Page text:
A 10-year longitudinal evaluation of science policy interventions to promote sex and gender in health research
Health Research Policy and Systems volume 19, Article number: 94 (2021)
Over the past decade, the Canadian Institutes of Health Research (CIHR) has implemented multicomponent interventions to increase the uptake of sex and gender in grant applications. Interventions included mandatory reporting on applicant forms, development of resources for applicants and evaluators, and grant review requirements. Here, we aim to inform science policy implementation by describing the 10-year outcomes and lessons learned from these interventions.
This is a prospective longitudinal study. The population is all applicants across 15 investigator-initiated CIHR competitions from 2011 to 2019 and grant evaluators from 2018 to 2019. Quantitative data were derived from applicants’ and grant evaluators’ mandatory reporting of sex and gender integration in the grants management database. The application was the unit of analysis. Trends in sex and gender uptake in applications were plotted over time, stratified by research area. Univariate logistic regression was used to assess associations between the sex of the applicant and the uptake of sex and gender, and the latter with funding success. Qualitative review of the quality and appropriateness of evaluators’ comments informed the development of discipline-specific training to peer review committee members. Feedback was compiled from a subset of evaluators on the perceived usefulness of the educational materials using a brief questionnaire.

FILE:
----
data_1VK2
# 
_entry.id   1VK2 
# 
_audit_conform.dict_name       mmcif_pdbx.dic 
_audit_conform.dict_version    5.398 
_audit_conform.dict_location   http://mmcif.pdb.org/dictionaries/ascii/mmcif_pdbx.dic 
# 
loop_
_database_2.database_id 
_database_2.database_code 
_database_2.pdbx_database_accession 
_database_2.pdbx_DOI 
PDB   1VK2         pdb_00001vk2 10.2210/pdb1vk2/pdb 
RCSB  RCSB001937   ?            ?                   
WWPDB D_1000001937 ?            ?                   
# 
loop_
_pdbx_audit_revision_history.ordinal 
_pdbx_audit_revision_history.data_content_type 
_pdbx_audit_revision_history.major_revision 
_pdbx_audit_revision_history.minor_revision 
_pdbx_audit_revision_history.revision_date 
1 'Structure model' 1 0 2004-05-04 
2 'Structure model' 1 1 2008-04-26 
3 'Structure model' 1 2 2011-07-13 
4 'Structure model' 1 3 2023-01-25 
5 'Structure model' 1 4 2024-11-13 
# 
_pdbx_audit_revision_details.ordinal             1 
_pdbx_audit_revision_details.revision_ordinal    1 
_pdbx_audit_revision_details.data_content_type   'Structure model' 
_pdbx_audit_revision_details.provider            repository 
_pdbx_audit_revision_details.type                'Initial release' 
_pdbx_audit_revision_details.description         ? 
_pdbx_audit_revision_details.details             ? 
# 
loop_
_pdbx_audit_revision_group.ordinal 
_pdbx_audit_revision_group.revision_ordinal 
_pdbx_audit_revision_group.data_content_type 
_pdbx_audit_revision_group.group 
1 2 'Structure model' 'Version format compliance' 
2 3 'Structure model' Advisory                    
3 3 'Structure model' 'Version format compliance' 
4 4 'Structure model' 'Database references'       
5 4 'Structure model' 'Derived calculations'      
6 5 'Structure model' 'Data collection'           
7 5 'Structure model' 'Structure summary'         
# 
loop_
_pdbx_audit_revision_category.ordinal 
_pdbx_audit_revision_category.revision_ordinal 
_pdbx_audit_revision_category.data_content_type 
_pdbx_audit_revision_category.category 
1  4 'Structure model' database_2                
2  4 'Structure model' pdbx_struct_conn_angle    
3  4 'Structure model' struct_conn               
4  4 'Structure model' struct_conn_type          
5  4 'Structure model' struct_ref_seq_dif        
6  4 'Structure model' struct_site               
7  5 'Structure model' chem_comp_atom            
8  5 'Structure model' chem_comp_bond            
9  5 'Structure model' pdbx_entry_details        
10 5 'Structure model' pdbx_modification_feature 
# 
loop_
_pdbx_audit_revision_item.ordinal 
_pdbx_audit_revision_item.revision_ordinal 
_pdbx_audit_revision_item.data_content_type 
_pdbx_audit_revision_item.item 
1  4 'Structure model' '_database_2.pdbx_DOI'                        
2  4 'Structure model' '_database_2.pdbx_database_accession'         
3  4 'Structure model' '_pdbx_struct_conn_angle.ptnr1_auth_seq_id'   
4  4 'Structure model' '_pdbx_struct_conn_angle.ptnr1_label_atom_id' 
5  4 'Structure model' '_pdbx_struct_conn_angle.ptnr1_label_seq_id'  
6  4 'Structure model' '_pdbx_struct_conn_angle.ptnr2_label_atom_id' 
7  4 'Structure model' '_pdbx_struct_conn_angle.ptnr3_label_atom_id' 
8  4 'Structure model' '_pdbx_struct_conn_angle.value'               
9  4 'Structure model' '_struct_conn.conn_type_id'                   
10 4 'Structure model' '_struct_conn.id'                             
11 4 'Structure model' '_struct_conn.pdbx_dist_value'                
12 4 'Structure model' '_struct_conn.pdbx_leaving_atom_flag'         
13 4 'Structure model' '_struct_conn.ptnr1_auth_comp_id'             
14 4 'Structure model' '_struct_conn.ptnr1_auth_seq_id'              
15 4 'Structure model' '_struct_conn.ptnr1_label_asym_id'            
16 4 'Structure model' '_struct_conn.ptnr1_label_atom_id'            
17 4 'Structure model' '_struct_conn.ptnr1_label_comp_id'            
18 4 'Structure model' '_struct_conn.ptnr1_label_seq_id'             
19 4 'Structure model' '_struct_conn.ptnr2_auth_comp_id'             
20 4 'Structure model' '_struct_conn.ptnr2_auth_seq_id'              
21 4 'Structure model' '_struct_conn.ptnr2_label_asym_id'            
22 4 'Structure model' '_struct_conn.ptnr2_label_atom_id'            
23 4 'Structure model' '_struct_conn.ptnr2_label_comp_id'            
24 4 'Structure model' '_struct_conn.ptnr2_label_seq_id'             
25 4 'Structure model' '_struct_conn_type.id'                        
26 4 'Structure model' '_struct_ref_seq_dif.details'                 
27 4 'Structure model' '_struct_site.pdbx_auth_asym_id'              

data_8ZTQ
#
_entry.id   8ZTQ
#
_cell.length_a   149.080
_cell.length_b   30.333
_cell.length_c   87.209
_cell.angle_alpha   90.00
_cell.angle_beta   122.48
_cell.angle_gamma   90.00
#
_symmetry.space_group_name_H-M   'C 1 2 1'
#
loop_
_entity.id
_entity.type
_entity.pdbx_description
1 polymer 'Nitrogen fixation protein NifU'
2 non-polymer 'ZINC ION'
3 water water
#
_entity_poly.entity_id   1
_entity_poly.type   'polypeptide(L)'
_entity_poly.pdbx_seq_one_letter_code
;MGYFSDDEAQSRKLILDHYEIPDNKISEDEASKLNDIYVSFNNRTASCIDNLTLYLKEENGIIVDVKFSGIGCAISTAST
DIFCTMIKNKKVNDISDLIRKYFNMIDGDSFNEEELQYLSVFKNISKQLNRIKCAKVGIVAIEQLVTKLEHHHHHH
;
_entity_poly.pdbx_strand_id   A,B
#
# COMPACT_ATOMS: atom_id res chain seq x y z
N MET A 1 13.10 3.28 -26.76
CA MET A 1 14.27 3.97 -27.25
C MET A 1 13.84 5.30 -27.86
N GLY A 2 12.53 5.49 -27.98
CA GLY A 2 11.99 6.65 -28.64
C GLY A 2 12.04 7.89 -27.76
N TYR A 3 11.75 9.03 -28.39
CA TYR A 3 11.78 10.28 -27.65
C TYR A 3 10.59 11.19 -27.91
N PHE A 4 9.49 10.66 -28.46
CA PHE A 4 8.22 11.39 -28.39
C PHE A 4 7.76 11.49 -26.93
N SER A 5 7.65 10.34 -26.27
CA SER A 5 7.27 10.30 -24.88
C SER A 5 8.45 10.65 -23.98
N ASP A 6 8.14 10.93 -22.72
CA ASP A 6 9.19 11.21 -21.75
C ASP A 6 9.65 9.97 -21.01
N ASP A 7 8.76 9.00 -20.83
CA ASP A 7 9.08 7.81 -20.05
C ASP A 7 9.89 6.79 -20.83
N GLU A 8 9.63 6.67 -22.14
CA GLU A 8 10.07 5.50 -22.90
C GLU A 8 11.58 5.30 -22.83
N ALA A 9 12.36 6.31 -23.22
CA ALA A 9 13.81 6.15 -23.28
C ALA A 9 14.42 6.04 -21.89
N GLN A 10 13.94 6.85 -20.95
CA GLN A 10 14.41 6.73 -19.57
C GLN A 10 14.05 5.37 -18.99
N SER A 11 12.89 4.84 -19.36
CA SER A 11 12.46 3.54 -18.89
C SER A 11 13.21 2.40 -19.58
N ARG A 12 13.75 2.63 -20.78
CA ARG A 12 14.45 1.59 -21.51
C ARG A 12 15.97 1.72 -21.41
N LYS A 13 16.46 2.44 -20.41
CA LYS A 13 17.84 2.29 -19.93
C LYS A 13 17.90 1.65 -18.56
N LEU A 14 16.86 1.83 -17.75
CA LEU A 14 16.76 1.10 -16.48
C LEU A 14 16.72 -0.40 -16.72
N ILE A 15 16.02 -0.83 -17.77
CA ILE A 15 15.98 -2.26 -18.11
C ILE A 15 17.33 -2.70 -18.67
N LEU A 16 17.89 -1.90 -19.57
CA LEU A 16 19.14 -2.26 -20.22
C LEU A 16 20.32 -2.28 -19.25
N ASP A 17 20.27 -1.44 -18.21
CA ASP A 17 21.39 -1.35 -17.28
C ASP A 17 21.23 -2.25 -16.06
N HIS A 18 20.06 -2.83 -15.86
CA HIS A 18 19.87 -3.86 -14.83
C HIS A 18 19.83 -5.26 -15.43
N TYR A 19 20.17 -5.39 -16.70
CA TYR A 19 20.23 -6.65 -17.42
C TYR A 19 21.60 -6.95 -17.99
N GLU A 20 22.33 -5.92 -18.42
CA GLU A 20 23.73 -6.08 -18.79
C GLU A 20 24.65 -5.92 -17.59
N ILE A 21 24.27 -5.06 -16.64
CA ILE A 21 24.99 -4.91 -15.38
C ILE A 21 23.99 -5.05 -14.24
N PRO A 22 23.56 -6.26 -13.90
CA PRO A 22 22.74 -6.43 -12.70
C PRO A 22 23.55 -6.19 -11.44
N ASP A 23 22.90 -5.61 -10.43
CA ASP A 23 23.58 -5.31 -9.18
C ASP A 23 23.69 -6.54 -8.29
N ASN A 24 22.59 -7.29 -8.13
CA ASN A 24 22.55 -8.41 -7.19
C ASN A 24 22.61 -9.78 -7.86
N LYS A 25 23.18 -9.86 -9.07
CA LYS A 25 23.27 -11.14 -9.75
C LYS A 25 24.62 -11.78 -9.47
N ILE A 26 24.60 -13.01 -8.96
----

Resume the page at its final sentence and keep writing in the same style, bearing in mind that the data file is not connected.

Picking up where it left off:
Since 2011, 39,390 applications were submitted. The proportion that reported integration of sex rose from 22 to 83%, and gender from 12 to 33%. Population health research applications paid the greatest attention to gender (82%). Across every competition, applications with female principal investigators were more likely to integrate sex (odds ratio [OR] 1.60, 95% confidence interval [CI] 1.50–1.63) and gender (OR 2.40, 95% CI 2.29–2.51) than those who identified as male. Since 2018, applications that scored highly for the integration of sex (OR 1.92, 95% CI 1.50–2.50) and gender (OR 2.53, 95% CI 1.83–3.50) were more likely to be funded. Qualitative observations revealed persistent conflation of the terms sex and gender. Eighty-six percent of evaluators appreciated the tailored discipline-specific coaching.
A number of policy interventions improved sex and gender uptake in grant applications, with higher success rates observed over time for applications that integrated sex and gender. Other funders’ action plans around sex and gender integration may be informed from our experiences of the timing, type and targets of the different interventions, specifically those directed at evaluators.